WOW.... it is so easy. I have not think that way. It can be done this way as well.... I have spent 2 days on it and solution was so simple...
Thank you...

Carey Brown
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You're welcome.

Piet Souris
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I totally underestimated the role of GCD. That made me having to save 'Shift' numbers, instead of just 1. Clever guys, these GeeksForGeeks!

But I never like methods that do a lot of this index juggling. It is often difficult to get it right and makes the code hard to follow. I mentioned a method in the Collections class, that we can use to let Java do all the hard work. The two problems (what are problems?) are that that method works with Lists, and therefore leaves the input array unmodified. But suppose we have two methods: List arrayToList(int[] array' and 'int[] listToArray(List list)' we could have:

And 'shift' can be positive or negative, to detrmine the direction of the shift.

Tushar Goel
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Piet Souris wrote:I totally underestimated the role of GCD. That made me having to save 'Shift' numbers, instead of just 1. Clever guys, these GeeksForGeeks!

But I never like methods that do a lot of this index juggling. It is often difficult to get it right and makes the code hard to follow. I mentioned a method in the Collections class, that we can use to let Java do all the hard work. The two problems (what are problems?) are that that method works with Lists, and therefore leaves the input array unmodified. But suppose we have two methods: List arrayToList(int[] array' and 'int[] listToArray(List list)' we could have:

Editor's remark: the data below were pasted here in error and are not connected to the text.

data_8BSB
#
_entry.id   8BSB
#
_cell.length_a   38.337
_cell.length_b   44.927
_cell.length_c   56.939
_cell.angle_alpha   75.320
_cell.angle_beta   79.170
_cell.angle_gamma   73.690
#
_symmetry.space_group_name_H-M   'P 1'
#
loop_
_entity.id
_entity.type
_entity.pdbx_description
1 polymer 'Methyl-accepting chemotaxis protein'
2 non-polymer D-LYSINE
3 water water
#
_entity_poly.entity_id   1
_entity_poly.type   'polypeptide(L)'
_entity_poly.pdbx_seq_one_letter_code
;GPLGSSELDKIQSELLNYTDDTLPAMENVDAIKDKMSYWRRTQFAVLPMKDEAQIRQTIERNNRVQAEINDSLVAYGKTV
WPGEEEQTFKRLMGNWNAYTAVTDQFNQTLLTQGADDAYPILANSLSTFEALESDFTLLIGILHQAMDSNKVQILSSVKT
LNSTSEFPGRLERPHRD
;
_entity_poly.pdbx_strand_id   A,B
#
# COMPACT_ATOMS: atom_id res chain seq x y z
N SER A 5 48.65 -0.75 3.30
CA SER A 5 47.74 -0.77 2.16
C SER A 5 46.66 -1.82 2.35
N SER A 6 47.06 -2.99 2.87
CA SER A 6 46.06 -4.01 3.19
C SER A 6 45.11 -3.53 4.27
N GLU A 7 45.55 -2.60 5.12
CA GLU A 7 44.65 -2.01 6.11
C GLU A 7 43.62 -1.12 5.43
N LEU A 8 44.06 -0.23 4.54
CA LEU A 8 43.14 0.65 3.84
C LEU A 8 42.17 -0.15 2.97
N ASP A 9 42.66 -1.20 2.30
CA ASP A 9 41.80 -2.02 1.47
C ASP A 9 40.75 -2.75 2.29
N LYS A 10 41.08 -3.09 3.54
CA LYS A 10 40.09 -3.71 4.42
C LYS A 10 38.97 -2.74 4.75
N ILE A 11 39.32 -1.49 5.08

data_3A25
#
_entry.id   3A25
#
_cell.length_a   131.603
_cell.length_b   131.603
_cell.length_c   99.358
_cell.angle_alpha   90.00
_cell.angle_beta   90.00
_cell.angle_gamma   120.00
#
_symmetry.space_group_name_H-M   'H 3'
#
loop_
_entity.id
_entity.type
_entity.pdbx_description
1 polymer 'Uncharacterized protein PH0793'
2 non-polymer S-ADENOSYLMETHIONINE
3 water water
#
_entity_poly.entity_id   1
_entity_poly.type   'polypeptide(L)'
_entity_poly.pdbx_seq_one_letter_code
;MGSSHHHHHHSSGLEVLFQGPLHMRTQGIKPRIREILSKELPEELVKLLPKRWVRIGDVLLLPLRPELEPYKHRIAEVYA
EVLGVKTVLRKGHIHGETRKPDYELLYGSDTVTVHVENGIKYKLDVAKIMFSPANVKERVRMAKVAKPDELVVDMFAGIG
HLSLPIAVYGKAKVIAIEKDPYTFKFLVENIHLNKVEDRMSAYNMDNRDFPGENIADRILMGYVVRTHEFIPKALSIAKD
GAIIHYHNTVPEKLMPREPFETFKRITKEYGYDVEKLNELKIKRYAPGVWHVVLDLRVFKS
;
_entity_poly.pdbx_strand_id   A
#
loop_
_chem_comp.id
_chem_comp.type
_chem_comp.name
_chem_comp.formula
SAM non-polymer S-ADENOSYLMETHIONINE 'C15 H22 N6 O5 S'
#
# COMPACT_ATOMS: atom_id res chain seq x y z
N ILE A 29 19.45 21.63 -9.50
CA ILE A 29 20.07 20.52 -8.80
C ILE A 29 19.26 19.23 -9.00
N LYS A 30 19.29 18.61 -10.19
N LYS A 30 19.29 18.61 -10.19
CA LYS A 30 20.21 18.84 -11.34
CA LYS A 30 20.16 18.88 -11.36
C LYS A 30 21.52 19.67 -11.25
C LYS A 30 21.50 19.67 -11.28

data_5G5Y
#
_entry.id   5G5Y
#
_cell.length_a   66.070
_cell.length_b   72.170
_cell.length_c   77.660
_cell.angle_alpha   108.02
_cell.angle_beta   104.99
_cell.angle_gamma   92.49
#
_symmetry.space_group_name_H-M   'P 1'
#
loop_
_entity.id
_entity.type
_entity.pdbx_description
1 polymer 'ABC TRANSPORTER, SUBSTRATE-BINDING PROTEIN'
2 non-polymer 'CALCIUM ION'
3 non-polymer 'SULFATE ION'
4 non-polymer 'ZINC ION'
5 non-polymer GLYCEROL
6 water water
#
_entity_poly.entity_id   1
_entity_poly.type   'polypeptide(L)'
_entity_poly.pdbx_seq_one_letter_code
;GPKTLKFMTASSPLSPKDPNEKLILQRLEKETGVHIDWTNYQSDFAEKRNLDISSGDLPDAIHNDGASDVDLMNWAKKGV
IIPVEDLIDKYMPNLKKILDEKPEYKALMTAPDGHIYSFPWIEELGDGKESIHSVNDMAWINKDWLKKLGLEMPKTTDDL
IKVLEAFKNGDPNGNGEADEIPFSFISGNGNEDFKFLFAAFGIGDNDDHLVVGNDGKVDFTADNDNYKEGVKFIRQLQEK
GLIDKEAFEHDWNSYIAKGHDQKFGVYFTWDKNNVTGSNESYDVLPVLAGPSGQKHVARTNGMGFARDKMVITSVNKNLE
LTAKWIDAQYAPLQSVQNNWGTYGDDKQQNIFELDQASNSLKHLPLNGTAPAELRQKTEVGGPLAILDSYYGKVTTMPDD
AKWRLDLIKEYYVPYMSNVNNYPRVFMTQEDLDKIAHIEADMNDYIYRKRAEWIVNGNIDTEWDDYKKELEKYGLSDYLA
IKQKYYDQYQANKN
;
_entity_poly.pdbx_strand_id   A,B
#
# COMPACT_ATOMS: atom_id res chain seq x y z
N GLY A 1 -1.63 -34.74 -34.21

And 'shift' can be positive or negative, to detrmine the direction of the shift.

Actually i have checked Java 7 rotate method as well.. Internally they are using separate list to perform rotate but sometimes, we have to give a solution which is in place and takes constant memory.

But still i am unable to find out the problem in my original code. Not sure where i am wrong in that solution.

Meantime,i found another solution by recursive calls as mentioned in Programming Pearls.

Carey Brown
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Tushar Goel wrote:Meantime,i found another solution by recursive calls as mentioned in Programming Pearls.

I'm curious. Could you post your code for that?

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Without seeing the code I would guess that its purpose is to store the numbers being moved on the stack, thus sneakily circumventing the rule against storing them in another array.

Tushar Goel
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Carey Brown wrote:

Tushar Goel wrote:Meantime,i found another solution by recursive calls as mentioned in Programming Pearls.

I'm curious. Could you post your code for that?

Here is the code, i have implemented:

Actually in this we reverse array 3 times:
1) 0 to n-d-1 times  //so first time this reverse the array of length n-d
2) n-d to n times   //this will reverse the array of d length from end
3) 0 to n times // this again reverse the array so that elements comes to their position

Piet Souris
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First of all, I have not looked at the replies so far, so I might bring old news that others already have explained.